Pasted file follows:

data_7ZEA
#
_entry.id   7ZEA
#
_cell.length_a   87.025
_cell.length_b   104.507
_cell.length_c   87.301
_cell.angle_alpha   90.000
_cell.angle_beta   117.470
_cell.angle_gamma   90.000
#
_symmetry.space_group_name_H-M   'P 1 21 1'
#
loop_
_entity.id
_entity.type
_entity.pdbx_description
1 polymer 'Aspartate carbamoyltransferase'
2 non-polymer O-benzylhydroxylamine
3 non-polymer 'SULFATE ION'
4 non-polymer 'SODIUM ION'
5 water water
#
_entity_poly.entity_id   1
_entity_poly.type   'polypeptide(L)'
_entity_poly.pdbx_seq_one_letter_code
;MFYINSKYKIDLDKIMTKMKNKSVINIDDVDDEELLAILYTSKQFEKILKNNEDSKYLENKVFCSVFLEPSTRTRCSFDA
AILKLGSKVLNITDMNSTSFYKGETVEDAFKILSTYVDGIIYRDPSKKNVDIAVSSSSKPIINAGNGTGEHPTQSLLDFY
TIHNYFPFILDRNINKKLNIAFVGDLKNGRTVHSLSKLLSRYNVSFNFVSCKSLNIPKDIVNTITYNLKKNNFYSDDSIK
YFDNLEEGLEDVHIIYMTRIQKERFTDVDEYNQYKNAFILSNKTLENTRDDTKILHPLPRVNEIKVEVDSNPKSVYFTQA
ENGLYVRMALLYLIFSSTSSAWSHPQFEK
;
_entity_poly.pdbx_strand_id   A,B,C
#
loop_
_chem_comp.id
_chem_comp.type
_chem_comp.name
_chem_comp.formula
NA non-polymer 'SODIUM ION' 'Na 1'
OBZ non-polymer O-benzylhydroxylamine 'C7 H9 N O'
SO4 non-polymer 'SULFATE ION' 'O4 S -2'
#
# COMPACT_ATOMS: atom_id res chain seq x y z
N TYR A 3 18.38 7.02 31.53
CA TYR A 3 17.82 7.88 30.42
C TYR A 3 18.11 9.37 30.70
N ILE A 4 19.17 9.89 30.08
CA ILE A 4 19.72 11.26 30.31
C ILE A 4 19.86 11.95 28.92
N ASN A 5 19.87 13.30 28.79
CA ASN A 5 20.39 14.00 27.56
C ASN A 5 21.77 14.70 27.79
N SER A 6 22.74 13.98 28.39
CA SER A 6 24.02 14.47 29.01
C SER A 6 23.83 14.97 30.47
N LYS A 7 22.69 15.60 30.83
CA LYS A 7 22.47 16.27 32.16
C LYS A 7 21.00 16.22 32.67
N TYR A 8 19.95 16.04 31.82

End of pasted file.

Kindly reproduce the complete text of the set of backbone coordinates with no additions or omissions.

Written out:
data_7ZEA
#
_entry.id   7ZEA
#
_cell.length_a   87.025
_cell.length_b   104.507
_cell.length_c   87.301
_cell.angle_alpha   90.000
_cell.angle_beta   117.470
_cell.angle_gamma   90.000
#
_symmetry.space_group_name_H-M   'P 1 21 1'
#
loop_
_entity.id
_entity.type
_entity.pdbx_description
1 polymer 'Aspartate carbamoyltransferase'
2 non-polymer O-benzylhydroxylamine
3 non-polymer 'SULFATE ION'
4 non-polymer 'SODIUM ION'
5 water water
#
_entity_poly.entity_id   1
_entity_poly.type   'polypeptide(L)'
_entity_poly.pdbx_seq_one_letter_code
;MFYINSKYKIDLDKIMTKMKNKSVINIDDVDDEELLAILYTSKQFEKILKNNEDSKYLENKVFCSVFLEPSTRTRCSFDA
AILKLGSKVLNITDMNSTSFYKGETVEDAFKILSTYVDGIIYRDPSKKNVDIAVSSSSKPIINAGNGTGEHPTQSLLDFY
TIHNYFPFILDRNINKKLNIAFVGDLKNGRTVHSLSKLLSRYNVSFNFVSCKSLNIPKDIVNTITYNLKKNNFYSDDSIK
YFDNLEEGLEDVHIIYMTRIQKERFTDVDEYNQYKNAFILSNKTLENTRDDTKILHPLPRVNEIKVEVDSNPKSVYFTQA
ENGLYVRMALLYLIFSSTSSAWSHPQFEK
;
_entity_poly.pdbx_strand_id   A,B,C
#
loop_
_chem_comp.id
_chem_comp.type
_chem_comp.name
_chem_comp.formula
NA non-polymer 'SODIUM ION' 'Na 1'
OBZ non-polymer O-benzylhydroxylamine 'C7 H9 N O'
SO4 non-polymer 'SULFATE ION' 'O4 S -2'
#
# COMPACT_ATOMS: atom_id res chain seq x y z
N TYR A 3 18.38 7.02 31.53
CA TYR A 3 17.82 7.88 30.42
C TYR A 3 18.11 9.37 30.70
N ILE A 4 19.17 9.89 30.08
CA ILE A 4 19.72 11.26 30.31
C ILE A 4 19.86 11.95 28.92
N ASN A 5 19.87 13.30 28.79
CA ASN A 5 20.39 14.00 27.56
C ASN A 5 21.77 14.70 27.79
N SER A 6 22.74 13.98 28.39
CA SER A 6 24.02 14.47 29.01
C SER A 6 23.83 14.97 30.47
N LYS A 7 22.69 15.60 30.83
CA LYS A 7 22.47 16.27 32.16
C LYS A 7 21.00 16.22 32.67
N TYR A 8 19.95 16.04 31.82